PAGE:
Representation of trajectories within visual cortical maps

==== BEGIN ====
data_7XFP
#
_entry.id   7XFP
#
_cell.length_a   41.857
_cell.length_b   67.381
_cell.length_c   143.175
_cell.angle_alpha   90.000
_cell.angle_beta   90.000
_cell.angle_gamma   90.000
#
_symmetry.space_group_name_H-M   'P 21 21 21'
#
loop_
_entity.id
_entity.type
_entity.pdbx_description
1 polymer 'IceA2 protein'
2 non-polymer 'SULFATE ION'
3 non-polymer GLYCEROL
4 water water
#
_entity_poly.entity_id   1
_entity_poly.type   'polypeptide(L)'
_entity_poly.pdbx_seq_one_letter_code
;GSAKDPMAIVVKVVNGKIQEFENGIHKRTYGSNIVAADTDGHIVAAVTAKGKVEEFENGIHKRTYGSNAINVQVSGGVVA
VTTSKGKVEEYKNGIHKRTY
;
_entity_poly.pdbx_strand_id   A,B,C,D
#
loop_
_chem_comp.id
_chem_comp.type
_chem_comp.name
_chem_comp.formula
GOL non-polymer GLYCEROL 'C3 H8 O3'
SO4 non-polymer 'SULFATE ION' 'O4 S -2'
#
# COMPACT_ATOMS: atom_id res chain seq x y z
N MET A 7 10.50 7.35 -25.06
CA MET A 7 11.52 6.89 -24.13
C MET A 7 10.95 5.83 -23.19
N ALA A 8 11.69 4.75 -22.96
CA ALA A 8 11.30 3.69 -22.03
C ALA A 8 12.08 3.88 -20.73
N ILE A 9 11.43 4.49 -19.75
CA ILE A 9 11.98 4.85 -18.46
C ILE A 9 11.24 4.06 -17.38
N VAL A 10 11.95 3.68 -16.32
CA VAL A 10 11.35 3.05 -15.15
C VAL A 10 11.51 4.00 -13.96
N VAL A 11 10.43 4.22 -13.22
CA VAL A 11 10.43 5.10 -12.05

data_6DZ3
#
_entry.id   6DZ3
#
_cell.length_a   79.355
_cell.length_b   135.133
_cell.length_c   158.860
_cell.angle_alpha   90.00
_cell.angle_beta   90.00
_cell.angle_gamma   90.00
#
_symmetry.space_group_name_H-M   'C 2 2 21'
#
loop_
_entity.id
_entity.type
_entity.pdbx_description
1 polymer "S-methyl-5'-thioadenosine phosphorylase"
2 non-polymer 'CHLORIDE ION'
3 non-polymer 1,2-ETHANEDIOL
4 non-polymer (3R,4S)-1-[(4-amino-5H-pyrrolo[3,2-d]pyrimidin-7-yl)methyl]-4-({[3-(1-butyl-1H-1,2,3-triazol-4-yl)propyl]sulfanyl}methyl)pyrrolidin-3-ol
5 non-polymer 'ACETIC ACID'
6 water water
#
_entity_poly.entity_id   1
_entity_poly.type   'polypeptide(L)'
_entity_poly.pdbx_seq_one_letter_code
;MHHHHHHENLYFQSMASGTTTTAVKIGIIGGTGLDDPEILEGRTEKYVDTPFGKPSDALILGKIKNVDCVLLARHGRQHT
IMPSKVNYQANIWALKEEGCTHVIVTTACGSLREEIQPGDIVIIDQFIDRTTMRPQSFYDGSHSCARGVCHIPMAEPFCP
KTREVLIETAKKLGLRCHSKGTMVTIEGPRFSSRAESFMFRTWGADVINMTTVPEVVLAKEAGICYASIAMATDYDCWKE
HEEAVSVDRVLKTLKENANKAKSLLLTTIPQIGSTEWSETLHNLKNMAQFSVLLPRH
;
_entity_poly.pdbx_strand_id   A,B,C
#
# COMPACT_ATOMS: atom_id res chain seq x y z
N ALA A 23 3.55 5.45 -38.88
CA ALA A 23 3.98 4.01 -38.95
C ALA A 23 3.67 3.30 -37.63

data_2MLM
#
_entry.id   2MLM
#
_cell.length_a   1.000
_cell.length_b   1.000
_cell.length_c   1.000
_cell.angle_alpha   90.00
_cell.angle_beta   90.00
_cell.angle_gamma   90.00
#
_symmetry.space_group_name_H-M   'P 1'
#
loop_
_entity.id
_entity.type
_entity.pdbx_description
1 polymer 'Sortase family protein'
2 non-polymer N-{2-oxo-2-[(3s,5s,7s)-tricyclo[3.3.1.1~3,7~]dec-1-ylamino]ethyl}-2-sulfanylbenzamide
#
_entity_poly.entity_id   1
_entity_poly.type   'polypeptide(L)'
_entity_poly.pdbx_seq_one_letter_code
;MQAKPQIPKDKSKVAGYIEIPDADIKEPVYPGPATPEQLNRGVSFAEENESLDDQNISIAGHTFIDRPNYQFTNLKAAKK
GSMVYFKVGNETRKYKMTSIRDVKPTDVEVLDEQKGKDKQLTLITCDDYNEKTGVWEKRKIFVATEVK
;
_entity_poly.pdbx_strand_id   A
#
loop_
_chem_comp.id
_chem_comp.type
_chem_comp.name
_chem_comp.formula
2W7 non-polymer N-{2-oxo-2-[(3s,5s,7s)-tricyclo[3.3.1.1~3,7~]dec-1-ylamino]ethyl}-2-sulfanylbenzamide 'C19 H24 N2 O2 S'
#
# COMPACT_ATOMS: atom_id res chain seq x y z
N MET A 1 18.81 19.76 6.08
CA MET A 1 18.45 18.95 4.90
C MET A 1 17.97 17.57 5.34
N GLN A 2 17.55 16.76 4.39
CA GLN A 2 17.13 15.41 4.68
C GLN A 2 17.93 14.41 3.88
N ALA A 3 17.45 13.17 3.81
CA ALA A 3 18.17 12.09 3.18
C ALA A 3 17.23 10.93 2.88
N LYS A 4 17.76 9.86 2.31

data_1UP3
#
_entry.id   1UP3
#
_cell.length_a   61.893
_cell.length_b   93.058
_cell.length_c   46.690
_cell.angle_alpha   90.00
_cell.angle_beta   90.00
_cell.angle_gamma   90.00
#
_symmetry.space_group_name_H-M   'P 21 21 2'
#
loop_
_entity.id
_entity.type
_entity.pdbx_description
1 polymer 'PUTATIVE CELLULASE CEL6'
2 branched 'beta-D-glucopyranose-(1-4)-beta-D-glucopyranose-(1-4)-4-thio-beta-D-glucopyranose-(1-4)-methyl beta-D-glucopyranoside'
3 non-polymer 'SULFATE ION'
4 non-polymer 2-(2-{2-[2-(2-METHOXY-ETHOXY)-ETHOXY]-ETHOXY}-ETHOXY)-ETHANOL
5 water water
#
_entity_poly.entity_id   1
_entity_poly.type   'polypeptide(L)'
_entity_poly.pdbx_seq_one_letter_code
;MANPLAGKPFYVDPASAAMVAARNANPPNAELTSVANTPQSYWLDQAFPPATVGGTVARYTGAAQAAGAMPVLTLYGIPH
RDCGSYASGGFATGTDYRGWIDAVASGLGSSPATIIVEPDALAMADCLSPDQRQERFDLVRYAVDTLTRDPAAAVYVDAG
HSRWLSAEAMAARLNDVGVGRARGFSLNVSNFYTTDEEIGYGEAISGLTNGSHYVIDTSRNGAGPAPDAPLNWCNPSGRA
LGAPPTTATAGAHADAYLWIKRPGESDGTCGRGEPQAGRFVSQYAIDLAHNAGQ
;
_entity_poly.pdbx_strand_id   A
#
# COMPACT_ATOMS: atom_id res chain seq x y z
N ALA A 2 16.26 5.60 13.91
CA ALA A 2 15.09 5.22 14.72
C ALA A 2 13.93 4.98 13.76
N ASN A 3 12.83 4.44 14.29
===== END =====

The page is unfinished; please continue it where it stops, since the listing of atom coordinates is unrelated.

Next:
The pioneering work of Hubel and Wiesel established a paradigmatic model of visual processing, in which neurons work as feature detectors at each stage with progressively more elaborate receptive field selectivity. In this framework, low-level visual information (such as retinotopy and orientation) is extracted within local receptive fields and rapidly cascades to higher cortical areas. This hierarchical model remains dominant to this day. One specific consequence of this is that visual motion processing has been mainly investigated using stimuli presented within a fixed region centered on their receptive field, i.e. a stationary aperture, hereby focusing on a steady-state and piecewise information confined to the receptive field. In contrast, real-world visual inputs are intrinsically dynamical, often ambiguous and non-stationary, such as objects moving along trajectories that can be partially occluded. How such stimuli are processed by the visual system remains an open and challenging question. A moving stimulus will generate non-stationary sequences of feedforward inputs in various positions within the retinotopic maps of visual areas. It is thus crucial to have access to the evoked neuronal activity dynamics at the proper scale (within cortical maps), using multi-unit array or voltage-sensitive dye imaging. Using these methods in the awake monkey, we demonstrated a first key result: any local stationary stimulus is, in itself, generating traveling waves that propagate over retinotopic maps. As a consequence, the feedforward activation sequence induced by a moving stimulus will be relayed, at each position of the sequence, by an intricate interplay of propagations within, but also between, cortical retinotopic maps. Our recordings indeed show the existence of non-trivial recurrent interactions between feedforward, intra- and inter-cortical inputs that shape the cortical representation of moving stimuli implementing the framework for spatio-temporal predictive computation. These results call for the emergence of new computational paradigms beyond the standard feedforward model.

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